…be prepared to revisit the purpose, structure, financing, systems and staffing of your organization.
This is the 4th recession I’ve been through and like so many other business owners, I resist layoffs. So I understand the temptation to tell your sales team to accept whatever they can get. This recession, I am seeing not-for-profit organizations going after government contracts to replace lost corporate sponsorships at the risk of losing their independence and positioning.
Accepting a mish mosh of clients, contracts, or projects may temporarily buy you some time, but it soon becomes expensive and risky. Leaders become “uncentered,” which leads to expensive errors. Plus, roles and structure quickly become confusing. Be prepared to spend more money on your marketing because it becomes more difficult to differentiate. How will your marketing be heard above the noise of the recession if the logic behind what you do and do not do has been lost?
In the first quarter of 2009, a handful of midsized companies brought me in to lead their strategic planning retreats. In 4 out of 5 instances, our preliminary research about market share, trends, and competition indicated that these companies were positioned well to at least triple their gross revenues over the next 5 years. The business is there!
I encouraged each company to commission some additional research focused on their target markets. Since so many people are concerned about cash these days, only 3 of the 5 companies acted on that advice. In all 3 cases, the market segmentation research corroborated that significant growth opportunities exist!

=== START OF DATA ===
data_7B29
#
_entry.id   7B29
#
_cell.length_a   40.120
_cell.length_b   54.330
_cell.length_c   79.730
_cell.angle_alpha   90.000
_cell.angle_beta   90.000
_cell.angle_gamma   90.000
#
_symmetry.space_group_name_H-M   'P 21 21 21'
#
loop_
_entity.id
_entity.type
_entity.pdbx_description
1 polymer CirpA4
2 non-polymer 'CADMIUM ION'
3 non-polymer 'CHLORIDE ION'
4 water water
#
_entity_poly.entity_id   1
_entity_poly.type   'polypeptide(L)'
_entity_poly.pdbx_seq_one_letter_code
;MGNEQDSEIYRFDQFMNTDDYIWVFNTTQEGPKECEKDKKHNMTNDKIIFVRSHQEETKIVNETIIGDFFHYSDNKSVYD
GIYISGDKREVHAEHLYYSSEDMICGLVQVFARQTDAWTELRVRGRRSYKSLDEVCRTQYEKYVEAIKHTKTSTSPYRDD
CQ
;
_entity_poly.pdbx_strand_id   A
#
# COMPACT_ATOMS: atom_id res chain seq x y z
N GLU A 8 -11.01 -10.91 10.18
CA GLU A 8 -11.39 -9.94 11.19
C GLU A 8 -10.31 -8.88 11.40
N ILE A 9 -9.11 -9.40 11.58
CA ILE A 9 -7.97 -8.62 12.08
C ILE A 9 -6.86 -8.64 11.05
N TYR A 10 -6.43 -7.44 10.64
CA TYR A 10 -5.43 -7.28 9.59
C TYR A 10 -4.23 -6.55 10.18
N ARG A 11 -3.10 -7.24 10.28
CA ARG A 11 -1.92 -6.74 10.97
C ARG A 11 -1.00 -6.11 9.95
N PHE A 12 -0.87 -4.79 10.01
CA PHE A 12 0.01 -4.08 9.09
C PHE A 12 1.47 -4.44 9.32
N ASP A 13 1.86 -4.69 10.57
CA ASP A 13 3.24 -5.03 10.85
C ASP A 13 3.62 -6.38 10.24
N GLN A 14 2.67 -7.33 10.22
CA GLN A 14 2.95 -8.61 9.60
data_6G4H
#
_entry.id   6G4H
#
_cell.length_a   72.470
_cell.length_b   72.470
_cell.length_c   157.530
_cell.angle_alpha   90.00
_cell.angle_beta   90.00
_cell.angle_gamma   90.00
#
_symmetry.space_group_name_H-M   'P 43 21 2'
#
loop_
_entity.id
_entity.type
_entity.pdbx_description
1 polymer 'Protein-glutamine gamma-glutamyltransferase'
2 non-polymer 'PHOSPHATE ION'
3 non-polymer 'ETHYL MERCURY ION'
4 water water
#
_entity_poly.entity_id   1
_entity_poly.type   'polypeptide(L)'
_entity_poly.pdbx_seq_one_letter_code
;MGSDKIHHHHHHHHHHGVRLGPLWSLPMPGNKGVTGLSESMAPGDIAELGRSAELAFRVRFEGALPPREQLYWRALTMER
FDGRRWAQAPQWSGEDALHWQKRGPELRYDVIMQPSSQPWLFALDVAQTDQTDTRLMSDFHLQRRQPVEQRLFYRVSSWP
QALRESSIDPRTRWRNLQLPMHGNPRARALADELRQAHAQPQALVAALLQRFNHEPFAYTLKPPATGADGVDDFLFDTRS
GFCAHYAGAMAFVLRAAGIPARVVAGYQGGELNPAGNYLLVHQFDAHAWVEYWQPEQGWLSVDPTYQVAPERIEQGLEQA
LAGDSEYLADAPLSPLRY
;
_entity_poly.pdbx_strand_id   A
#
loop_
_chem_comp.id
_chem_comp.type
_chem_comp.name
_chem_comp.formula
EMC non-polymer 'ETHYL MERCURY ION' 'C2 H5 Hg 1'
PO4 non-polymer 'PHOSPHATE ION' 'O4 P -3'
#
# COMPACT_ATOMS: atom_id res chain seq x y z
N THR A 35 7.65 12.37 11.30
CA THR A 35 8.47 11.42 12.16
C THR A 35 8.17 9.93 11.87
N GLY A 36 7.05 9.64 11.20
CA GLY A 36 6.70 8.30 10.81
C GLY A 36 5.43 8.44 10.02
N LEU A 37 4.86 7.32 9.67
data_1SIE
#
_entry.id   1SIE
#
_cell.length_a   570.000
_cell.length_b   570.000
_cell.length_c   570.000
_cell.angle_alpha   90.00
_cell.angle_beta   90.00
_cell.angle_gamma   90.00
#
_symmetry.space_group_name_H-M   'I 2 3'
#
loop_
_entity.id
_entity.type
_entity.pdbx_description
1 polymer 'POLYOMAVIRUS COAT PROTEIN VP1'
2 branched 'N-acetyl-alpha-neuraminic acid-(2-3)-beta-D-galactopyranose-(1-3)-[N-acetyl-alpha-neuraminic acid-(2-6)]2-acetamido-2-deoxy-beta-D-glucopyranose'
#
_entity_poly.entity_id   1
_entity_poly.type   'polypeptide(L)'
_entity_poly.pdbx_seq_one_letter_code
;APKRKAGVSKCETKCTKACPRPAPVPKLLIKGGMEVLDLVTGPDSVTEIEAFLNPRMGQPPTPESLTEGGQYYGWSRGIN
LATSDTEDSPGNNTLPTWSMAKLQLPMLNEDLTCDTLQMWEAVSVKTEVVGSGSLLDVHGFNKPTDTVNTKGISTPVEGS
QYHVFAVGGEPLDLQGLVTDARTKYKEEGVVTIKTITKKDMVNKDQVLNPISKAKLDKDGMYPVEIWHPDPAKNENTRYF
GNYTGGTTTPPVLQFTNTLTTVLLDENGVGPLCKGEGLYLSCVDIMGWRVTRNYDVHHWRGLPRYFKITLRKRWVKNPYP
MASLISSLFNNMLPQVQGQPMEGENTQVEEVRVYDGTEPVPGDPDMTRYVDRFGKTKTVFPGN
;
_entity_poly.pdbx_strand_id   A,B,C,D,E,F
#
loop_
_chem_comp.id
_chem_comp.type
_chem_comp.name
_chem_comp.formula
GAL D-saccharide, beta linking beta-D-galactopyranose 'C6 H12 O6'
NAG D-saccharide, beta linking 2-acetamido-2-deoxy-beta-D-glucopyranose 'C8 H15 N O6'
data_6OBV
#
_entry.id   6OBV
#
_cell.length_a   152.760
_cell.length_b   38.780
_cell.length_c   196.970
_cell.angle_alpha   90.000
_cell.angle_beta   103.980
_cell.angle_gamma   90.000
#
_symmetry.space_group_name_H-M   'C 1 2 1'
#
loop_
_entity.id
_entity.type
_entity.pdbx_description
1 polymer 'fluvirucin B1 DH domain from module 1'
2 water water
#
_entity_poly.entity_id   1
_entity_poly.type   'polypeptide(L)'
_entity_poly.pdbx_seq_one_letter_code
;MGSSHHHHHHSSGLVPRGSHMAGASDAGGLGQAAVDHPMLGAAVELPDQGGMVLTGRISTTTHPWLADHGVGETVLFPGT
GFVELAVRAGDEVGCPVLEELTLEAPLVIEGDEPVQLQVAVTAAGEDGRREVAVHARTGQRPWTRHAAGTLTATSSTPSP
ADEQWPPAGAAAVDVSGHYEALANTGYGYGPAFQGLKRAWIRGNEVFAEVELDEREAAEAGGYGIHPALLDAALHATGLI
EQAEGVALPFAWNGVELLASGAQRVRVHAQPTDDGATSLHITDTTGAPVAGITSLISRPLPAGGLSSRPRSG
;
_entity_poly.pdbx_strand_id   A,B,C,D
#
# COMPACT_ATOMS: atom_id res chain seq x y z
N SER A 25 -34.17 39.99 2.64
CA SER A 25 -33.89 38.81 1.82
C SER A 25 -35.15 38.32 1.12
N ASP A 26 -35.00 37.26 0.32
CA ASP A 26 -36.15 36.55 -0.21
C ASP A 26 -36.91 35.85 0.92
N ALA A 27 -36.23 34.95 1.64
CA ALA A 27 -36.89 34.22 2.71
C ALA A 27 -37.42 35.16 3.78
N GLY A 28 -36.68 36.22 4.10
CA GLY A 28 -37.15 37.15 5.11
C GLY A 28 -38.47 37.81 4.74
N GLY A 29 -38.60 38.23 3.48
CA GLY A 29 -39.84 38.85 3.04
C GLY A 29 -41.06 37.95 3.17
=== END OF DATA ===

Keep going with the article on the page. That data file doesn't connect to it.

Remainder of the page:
In one company, the executives had not realized that they had been losing market share across the past 5 years! Because they had been adding locations and their gross revenues had been increasing, they thought they were doing just fine! It turns out, if they triple to from $330 Mil to $1 Bil across the next 5 years, they will just maintain their current market share!
Imagine the difference this added perspective would provide when the President shares the “Billion Dollar Vision.” Instead of employees staring back in disbelief and wondering if [you] are demanding the impossible, someone might actually ask why the growth goal isn’t more aggressive.
When we look at market studies about buying trends worldwide, it is obvious that the overwhelming majority of businesses must make the shift to appeal to younger and younger customers. Even companies that provide vacations, housing, and healthcare for senior citizens must have excellent on line marketing because the children of the senior citizens are involved in the purchases. I just purchased Jitterbug® mobile telephones for my 87 year old parents.
Example: Imagine that your business provides mobile digital billboards. Great idea, right? If you are a “techie”, you might be tempted to promote the number of pixels, the variety of available colors, or how quickly the billboard advertising can be changed. That would be the classic problem of leading with features and not talking about benefits. If you understand the value of leading with benefits, you might point out that more prospective customers will see their advertising messages on a mobile digital billboard. You might even share how you match the advertising messages and your travel routes to put your customers in front of people who are most likely to purchase their products.